Aides added faster than teachers in Connecticut schools

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A shift in the makeup of Connecticut’s instructional staff might explain why educators here saw little growth in compensation over two decades while educators nationwide saw a double-digit increase.

From 1991 to 2011, nationwide spending on instructional staff compensation — including both salaries and benefits — grew from $66,820 to $75,196 per educator in inflation-adjusted “2011 dollars,” according to a June report by the U.S. Department of Education’s National Center for Education Statistics. That’s a 12.5 percent increase over two decades. For this analysis, teachers and aides are included but not administrators.

In Connecticut, educator compensation costs grew from $85,229 to $86,971 in 2011 dollars over the same period, according to Trend CT’s state-level analysis of the same data. That’s a 2 percent increase over two decades, far more modest than the nationwide increase.

In addition to looking at the years in the NCES report, Trend CT also looked at the change from 1993 to 2013, the most recent year data available. We found compensation costs went from $89,342 to $89,979. That’s just $637 in 2013 dollars, or 0.7 percent.

(Nationwide over the same period average wages grew 19 percent, from $36,022 to $42,979 in 2011 dollars.)

Aides added at faster rate

From 1991 to 2011, Connecticut’s instructional staff composition diverged from schools nationwide.

In 1991, aides made up 14 percent of instructional staff in Connecticut schools and teachers made up the rest — almost identical to the composition of instructional staff nationwide.

But by 2011, aides made up 25 percent of Connecticut instructional staff and just 18 percent nationwide.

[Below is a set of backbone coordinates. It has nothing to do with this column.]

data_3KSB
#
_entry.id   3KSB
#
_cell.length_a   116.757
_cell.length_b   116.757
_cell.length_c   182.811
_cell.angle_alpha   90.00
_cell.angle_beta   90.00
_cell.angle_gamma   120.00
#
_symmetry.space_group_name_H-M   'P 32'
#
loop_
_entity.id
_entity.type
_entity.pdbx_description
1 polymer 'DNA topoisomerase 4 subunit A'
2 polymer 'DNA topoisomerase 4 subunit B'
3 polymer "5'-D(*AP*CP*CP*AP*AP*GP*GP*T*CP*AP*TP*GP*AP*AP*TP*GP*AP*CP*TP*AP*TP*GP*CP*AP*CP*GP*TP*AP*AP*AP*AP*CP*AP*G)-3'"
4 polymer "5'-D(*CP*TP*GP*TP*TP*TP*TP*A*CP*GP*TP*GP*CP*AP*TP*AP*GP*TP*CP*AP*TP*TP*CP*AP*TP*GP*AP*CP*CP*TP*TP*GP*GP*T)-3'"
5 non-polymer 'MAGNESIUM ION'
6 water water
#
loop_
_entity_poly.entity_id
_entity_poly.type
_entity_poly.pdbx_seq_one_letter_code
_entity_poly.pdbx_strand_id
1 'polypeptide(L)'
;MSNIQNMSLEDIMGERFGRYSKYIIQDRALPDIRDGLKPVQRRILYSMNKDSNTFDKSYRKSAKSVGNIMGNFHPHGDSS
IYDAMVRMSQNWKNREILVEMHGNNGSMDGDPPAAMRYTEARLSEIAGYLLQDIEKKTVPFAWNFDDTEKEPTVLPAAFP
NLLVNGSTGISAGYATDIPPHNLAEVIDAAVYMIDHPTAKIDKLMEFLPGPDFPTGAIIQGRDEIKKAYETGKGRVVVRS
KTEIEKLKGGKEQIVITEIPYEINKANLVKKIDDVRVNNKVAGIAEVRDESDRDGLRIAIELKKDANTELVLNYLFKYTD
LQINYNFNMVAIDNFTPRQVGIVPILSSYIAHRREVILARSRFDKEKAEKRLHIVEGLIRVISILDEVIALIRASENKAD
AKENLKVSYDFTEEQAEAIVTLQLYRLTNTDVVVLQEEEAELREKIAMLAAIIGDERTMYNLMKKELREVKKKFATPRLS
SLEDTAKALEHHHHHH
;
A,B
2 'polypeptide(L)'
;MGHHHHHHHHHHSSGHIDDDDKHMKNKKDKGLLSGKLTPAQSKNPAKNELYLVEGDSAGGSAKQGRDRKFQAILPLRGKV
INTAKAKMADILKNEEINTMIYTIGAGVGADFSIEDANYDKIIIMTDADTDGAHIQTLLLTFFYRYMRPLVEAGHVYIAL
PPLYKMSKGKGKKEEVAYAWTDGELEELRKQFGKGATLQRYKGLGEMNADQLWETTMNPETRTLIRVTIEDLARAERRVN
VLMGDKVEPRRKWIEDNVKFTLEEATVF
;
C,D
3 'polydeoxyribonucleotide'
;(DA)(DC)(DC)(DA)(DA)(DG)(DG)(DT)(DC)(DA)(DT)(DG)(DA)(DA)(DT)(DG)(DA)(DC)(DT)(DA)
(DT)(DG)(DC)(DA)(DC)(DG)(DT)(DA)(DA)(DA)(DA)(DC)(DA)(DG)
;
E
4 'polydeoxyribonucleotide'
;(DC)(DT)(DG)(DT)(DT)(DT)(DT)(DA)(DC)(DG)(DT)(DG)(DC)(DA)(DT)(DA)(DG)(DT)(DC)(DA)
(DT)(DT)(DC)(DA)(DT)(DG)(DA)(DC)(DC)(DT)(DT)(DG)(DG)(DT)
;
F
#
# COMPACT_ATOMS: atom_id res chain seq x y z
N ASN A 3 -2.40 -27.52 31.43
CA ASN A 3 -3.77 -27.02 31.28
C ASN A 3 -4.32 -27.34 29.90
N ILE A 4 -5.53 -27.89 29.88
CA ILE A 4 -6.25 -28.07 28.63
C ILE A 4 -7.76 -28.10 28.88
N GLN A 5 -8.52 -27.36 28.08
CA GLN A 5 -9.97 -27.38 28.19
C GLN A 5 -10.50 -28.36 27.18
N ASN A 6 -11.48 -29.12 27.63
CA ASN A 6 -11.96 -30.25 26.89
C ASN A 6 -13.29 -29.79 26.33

Aides typically earn less than teachers, so Connecticut’s increase in aides explains to some degree why compensation growth was limited for Connecticut educators as a whole. But we can’t say whether that’s the sole explanation, since the data sets used for this analysis do not distinguish between teacher compensation and aide compensation.

Of the 18,128 additional instructional staff that Connecticut schools added from 1991 to 2011, some 9,421 were teachers and 8,706 were aides. There were 5,547 aides in 1991 and 14,253 in 2011, an increase of 157 percent. Teachers, while more numerous grew at a more modest pace: up from 34,383 to 43,804, or 27 percent.

About the data

The NCES report and Trend CT’s analysis are based on an annual survey of states’ education departments. There are separate data sets for the financial topics, such as compensation expenditures, and non-financial topics, such as the count of aides and teachers.

Trend CT confirmed with the Department of Education that the columns “E11” and “E12” were used for salary and benefit figures and “TOTTCH” and “AIDES” were used to calculate the number of instructional staff.

The financial data glossary here defines employee benefit costs as: “Expenditures (200) made in addition to gross salary that are not paid directly to employees. Employee benefits include amounts paid by, or on behalf of, an LEA for retirement contributions, health insurance, Social Security contributions, unemployment compensation, worker’s compensation, tuition reimbursements, and other employee benefits.”

The nonfinancial data glossary here describes instructional aides as: “Staff assigned to assist a teacher with routine activities associated with teaching (i.e., activities requiring minor decisions regarding students), such as monitoring, conducting rote exercises, operating equipment, and clerking. Includes only paid staff, and excludes volunteer aides.”

Check our work

The analysis for this story is available on GitHub here. We encourage those who are able and inclined to check our work and use it as a basis for their analysis.

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